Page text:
USACM Recommends Changes to the DMCA to Permit Research and Discussion
 USACM Creates Privacy Subcommittee (and Other Developments)
 Evoting Continues to Stir Controversy
 Voice Over Internet Protocol Becoming a Global Policy Issue
 Cicerone Nominated to be National Academy of Sciences President
 Peace Corps Looking for Volunteers with IT Skills
 Cybercrime Treaty Moves Toward Ratification
[An archive of all previous editions of Washington Update is available here.]
 USACM RECOMMENDS CHANGES TO THE DMCA TO PERMIT RESEARCH AND DISCUSSION
In a submission to the Congressional Internet Caucus, USACM raised concerns about the chilling effect the DMCA is having on cybersecurity research and the ability of technologists to discover and fix dangerous bugs in code, to analyze and stop malicious code and spyware, and to publish and discuss computing research. USACM recommends a more balanced approach that targets copyright infringement while permitting non-infringing uses of copy-protected works. USACM concludes that technologists should not be penalized for conducting research that is crucial to developing, scrutinizing, and testing copyright protection systems, security software, software engineering tools, or electronic voting systems. USACM’s submission, along with the submissions of several other organizations, is available at http://www.netcaucus.org/events/2004/dmca/onepagers/, while more information about the Congressional Internet Caucus event is available at http://www.netcaucus.org/events/2004/dmca/.
Since passage of the DMCA, USACM has worked to restore balance to U.S. copyright law. Last year, co-chair Barbara Simons represented USACM before a panel of the U.S. Copyright Office to criticize sections of the DMCA for having “substantial negative impacts on the conduct of basic research in the U.S.” as part of a congressionally mandated review of the controversial law (see http://www.acm.org/usacm/Testimony/Simons_LOC_Copyright.htm).
To review USACM’s past involvement with the DMCA, please visit http://www.acm.org/usacm/Issues/DMCA.htm.
 USACM CREATES PRIVACY SUBCOMMITTEE (AND OTHER DEVELOPMENTS)
USACM recently created a privacy subcommittee to formulate policy statements on privacy that can be used as a guide for USACM positions on future issues. For information about the subcommittee (including information about how to get involved with it), contact David Padgham (david.padgham AT acm.org) in ACM’s Office of Public Policy.
Also in privacy news, California’s Online Privacy Act of 2003 (Calif. AB 68) will go into effect on July 1st. The new law requires commercial web sites which collect personally identifiable information from California residents to post their privacy policies on their web sites. Among other things, such policies must include information about the categories of personally identifiable information that the organization collects from consumers, as well as information about third parties with whom the information may be shared. For more information, see the ComputerWorld article at http://www.computerworld.com/securitytopics/security/privacy/story/0,10801,94061,00.html or http://tinyurl.com/2bctp.
 EVOTING CONTINUES TO STIR CONTROVERSY
There have been a number of interesting developments regarding evoting this month. The chairman of the United States Election Assistance Commission (EAC), Dr. DeForest B. Soaries, Jr., said earlier this month that he would like to see all evoting machine source code disclosed to states under non-disclosure agreements so that computer scientists in each state could review the code. Further, he recommended that NIST’s National Software Reference Library be expanded to include source code for voting machines. The EAC also announced its 15-member technical guidelines development committee, part of its mandate from the Help America Vote Act (HAVA) of 2002. Ron Rivest, distinguished cryptography expert from MIT, is among the members. Rivest is an ACM Fellow, and he (along with two colleagues) won the 2002 A.M. Turing Award for contributions to public key cryptography. More information about the EAC and its work is available at http://www.eac.gov/.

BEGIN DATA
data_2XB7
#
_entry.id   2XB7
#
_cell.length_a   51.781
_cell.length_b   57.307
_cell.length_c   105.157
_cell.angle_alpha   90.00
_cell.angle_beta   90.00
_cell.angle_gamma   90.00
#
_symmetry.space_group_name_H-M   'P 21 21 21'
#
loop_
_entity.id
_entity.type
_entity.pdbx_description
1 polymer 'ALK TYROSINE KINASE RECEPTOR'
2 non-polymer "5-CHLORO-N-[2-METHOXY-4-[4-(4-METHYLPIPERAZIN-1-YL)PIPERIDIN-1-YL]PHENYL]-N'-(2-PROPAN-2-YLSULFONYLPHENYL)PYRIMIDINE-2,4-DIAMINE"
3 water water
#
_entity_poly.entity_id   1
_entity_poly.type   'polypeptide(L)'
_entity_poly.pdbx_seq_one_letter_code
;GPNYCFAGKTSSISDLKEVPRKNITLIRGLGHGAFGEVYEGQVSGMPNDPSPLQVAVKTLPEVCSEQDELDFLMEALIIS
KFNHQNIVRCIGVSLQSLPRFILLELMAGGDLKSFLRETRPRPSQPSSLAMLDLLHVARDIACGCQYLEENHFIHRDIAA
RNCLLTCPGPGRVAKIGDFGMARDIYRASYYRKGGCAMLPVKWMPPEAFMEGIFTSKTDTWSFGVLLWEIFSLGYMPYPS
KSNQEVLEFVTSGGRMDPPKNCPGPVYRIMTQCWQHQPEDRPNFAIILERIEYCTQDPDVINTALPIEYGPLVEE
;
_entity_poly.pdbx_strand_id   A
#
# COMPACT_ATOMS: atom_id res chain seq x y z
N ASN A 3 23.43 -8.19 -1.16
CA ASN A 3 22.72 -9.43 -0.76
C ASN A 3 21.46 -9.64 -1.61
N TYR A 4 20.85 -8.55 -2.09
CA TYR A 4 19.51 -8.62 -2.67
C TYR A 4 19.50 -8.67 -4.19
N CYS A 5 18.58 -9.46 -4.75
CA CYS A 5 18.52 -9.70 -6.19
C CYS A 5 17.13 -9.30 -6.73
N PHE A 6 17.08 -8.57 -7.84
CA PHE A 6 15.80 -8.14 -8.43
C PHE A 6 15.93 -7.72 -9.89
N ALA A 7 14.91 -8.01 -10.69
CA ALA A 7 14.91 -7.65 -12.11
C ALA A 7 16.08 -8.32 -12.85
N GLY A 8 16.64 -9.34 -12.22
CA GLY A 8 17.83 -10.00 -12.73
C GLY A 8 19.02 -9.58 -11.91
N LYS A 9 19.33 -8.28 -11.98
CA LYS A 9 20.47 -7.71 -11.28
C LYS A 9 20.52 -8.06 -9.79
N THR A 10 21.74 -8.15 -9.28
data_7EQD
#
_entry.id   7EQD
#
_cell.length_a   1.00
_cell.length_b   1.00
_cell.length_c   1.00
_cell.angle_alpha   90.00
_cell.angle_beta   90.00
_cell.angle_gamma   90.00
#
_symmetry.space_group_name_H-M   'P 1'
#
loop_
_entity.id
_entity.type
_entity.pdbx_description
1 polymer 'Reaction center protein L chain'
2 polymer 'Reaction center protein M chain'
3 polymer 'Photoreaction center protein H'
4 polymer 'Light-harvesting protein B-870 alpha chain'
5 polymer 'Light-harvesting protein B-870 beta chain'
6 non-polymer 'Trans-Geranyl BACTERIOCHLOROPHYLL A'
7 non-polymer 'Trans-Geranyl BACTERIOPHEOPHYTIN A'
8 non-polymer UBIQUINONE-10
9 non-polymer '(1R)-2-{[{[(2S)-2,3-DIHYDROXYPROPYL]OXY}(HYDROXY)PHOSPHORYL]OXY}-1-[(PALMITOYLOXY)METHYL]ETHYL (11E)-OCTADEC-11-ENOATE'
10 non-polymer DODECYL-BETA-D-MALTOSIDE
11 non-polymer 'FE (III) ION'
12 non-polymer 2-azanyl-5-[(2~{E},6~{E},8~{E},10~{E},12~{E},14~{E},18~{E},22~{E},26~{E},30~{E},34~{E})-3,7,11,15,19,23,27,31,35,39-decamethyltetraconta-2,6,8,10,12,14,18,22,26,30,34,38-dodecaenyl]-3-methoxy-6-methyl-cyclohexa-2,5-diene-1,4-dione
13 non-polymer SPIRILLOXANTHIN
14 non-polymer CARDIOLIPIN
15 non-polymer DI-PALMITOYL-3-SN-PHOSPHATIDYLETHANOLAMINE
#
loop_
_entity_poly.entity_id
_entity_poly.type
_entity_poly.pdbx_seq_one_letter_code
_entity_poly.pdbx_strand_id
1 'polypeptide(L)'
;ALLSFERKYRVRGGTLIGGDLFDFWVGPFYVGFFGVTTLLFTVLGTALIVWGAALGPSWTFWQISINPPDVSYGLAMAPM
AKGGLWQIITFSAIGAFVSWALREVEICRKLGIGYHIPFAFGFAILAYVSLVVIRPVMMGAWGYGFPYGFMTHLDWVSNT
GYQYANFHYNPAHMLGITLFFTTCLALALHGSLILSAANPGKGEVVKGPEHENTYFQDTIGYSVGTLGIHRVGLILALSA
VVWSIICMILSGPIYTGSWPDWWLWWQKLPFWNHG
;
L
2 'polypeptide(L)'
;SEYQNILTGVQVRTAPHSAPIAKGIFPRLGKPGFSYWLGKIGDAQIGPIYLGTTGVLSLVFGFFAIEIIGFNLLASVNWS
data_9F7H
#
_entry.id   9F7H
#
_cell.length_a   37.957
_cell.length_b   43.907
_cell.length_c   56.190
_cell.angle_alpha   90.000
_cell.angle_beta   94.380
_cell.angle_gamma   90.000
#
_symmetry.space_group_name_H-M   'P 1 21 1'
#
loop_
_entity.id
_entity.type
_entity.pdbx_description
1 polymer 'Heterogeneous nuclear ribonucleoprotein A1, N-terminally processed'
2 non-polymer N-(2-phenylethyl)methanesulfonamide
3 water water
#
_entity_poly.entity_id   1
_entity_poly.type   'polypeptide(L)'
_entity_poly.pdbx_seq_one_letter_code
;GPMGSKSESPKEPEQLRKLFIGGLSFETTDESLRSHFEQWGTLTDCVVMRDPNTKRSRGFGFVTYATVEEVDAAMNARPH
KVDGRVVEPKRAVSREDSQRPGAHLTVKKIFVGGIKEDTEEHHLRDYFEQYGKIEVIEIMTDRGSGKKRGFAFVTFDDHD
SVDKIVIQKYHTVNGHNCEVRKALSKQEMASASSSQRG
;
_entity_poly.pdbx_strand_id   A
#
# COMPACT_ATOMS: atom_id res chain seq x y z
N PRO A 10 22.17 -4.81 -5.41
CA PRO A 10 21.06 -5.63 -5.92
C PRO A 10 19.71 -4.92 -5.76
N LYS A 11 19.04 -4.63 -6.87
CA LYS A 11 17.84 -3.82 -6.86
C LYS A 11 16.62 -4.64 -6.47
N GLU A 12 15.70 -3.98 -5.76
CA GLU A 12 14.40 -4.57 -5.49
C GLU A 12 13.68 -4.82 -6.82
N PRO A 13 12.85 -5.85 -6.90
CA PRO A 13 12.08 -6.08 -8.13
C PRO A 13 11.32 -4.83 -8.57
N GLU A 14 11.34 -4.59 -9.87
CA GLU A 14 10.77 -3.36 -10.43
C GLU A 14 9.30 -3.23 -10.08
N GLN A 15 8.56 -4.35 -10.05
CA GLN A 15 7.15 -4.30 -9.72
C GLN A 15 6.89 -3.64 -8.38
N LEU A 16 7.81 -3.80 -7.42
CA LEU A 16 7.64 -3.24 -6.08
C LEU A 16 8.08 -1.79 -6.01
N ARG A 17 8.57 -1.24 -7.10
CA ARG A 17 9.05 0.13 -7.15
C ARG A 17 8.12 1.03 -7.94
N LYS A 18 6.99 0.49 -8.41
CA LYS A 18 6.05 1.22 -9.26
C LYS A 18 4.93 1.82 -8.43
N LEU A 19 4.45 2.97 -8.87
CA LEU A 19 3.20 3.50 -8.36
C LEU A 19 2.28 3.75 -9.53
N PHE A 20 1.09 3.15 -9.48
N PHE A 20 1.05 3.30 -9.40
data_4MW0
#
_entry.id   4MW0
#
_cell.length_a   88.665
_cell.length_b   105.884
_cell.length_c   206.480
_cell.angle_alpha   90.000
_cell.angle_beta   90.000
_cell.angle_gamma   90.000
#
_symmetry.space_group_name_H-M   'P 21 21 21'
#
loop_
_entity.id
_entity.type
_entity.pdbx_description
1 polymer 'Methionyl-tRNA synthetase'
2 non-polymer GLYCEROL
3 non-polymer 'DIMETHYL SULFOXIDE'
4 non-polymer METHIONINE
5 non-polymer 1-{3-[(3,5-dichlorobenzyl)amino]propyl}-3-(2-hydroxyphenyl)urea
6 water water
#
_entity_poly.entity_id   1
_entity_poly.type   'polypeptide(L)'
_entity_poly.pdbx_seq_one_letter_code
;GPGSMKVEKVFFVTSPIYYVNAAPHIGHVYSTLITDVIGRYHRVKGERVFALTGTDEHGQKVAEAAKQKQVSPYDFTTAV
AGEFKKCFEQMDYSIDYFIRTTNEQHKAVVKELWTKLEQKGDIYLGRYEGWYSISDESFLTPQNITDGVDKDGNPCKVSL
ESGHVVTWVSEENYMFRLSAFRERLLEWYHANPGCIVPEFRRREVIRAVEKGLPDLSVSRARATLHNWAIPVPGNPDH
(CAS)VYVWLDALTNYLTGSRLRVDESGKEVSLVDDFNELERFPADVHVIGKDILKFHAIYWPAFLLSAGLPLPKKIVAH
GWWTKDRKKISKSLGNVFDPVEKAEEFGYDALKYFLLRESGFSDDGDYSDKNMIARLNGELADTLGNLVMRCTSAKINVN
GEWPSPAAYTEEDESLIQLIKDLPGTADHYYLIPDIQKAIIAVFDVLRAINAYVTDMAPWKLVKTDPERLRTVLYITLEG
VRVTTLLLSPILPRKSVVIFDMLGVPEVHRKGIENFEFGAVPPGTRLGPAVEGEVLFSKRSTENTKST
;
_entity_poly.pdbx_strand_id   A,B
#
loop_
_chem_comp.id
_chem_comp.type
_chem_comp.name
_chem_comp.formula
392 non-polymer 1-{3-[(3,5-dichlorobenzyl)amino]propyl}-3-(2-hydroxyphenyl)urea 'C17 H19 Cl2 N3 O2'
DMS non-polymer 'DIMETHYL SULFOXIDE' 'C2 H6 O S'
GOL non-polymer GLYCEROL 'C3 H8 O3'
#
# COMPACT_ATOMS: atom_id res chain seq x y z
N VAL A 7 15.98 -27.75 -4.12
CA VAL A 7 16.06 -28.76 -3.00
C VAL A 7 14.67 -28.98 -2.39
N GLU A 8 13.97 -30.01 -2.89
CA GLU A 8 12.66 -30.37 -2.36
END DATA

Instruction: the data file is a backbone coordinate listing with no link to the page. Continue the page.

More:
Earlier this month, the League of Women Voters of the U.S. (LWVUS) revised its support for evoting machines. In a vote at its biennial national convention, the league adopted a resolution that amended their previous position; the new resolution reads, “In order to ensure integrity and voter confidence in elections, the LWVUS supports the implementation of voting systems and procedures that are: secure, accurate, recountable, and accessible.” USACM co-chair Barbara Simons and other computer scientists were closely involved in the LWVUS policy change (see the June 14th USA Today article at http://www.usatoday.com/news/politicselections/nation/president/2004-06-14-league-women-voters-redux_x.htm or http://tinyurl.com/yvl3f). For more information, see http://www.lwv.org/.
Also, California issued state standards for voter verified paper audit trails. Secretary of State Kevin Shelley released the standards earlier this month to govern the use of voter-verified paper trails, which all touch-screen machines in California must be equipped to produce by July 1, 2006. More information about the decision and about the standards is available at http://www.ss.ca.gov/elections/touchscreen.htm.
Lastly, the House Science Committee held a hearing on the testing and certification of voting equipment. For more information on the hearing including the prepared testimony of witnesses, see http://www.house.gov/science/hearings/ets04/index.htm.
To review the USACM’s evoting web page, see http://www.acm.org/usacm/Issues/EVoting.htm.
 VOICE OVER INTERNET PROTOCOL BECOMING A GLOBAL POLICY ISSUE